HEALTH chiefs have set out plans to bring some services back to Hartlepool’s hospital – but insist there will be no return of its A&E department.
A new unit to bring several services for elderly patients under one roof is being developed in the former casualty department at the University Hospital of Hartlepool.
It is one of a number of additions to services at the Hartlepool site that hospital bosses outlined to a meeting of Hartlepool Borough Council’s health scrutiny forum.
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Cardiology, diagnostic urology, endoscopy and orthopaedics are all set to be reinstated at the University Hospital of Hartlepool this year.
The meeting at Hartlepool College of Further Education was also attended by around 30 members of the public, including campaigners in the Save Our Hospital group.
But trust chiefs once again rejected repeated calls from the audience to reinstate the A&E department, which was closed as part of plans leading to the building of a new hospital at Wynyard.
Feelings ran high at times as members of the public once again told the trust most people in the town and east Durham did not want the new hospital and claimed people had no faith in the One Life Hartlepool centre, in the town’s Park Road.
Carole Langrick, director of strategic development at the North Tees and Hartlepool NHS Foundation Trust, said the proposals were part of their mission to help patients access services closer to home.
She told the meeting: “It is a continuation of our commitment as a trust to, where we can, enhance provision in Hartlepool and where we can do that we will do so.
“What this is not, is turning the clock back.
“It’s not about putting services, such as A&E and trauma services that were removed, back to Hartlepool.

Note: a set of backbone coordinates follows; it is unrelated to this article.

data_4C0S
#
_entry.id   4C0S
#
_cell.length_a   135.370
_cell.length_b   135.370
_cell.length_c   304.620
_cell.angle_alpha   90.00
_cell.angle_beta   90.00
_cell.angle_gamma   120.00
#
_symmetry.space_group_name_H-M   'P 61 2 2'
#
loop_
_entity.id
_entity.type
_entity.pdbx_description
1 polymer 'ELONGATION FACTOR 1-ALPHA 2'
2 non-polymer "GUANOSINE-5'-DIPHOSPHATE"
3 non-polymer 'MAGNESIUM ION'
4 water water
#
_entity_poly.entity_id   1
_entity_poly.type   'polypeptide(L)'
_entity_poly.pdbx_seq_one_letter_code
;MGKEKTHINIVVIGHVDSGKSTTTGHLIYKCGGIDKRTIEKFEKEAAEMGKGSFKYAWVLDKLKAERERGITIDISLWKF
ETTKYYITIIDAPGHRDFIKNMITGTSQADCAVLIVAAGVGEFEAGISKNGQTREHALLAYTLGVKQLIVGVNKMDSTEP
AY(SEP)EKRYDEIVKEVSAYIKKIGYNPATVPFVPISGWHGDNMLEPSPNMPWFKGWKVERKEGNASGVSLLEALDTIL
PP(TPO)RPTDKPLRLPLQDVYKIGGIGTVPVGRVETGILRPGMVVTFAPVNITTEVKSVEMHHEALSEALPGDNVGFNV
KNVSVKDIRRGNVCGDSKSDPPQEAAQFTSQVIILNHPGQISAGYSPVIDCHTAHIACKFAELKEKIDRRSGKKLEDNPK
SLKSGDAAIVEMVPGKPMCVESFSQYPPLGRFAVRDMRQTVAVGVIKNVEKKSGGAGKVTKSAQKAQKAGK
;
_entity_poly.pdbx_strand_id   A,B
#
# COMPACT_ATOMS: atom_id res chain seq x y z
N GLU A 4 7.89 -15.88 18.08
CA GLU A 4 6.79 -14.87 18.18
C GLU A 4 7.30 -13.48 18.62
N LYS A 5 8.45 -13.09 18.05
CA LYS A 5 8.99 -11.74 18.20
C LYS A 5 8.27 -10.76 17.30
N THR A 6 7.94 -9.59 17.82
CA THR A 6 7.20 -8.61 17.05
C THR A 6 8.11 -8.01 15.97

“That’s not possible for reasons that have been well aired for both safety and quality reasons.
“To do so would be irresponsible and impossible.”
One of the services coming to Hartlepool’s hospital, currently carried out at the University Hospital of North Tees in Stockton, is a procedure to look inside the bladder that is estimated will benefit an extra 500 people a year.
Two theatre sessions a week for orthopaedic hand surgery are now being carried out in Hartlepool and extra endoscopy services, a procedure to look inside the body for things like cancer, will also be carried out at Hartlepool.
And a 36-year-old rehabilitation day unit on the town hospital site will be replaced by a purpose-built unit within the main building.
The meeting also heard that all cardiology services at the Holdforth Road site will be re-located to a single purpose-built area within the hospital by May this year.
Dr Chris Ward, consultant physician for the elderly at the trust, said the move would help patients access a range of services more quickly under one roof.
Councillors on the scrutiny forum welcomed the developments.
But some said they did not go far enough.
Coun Geoff Lilley said: “I think everyone in Hartlepool would be happy to see services come back, but extremely let down that they are not seeing a hospital-based A&E.”
Keith Fisher, of the Save Our Hartlepool group, said: “I personally welcome back any services to this town. However, I’m not about to thank anyone.
“It’s like thanking the burglar for giving some of your trinkets back while he’s kept the family jewels, and the family jewels in this case is the A&E.”
Trust chief executive, Alan Foster, admitted after their last board meeting they did not have “a clear way forward” while it awaits Government approval of Private Finance Initiative funding plans for Wynyard.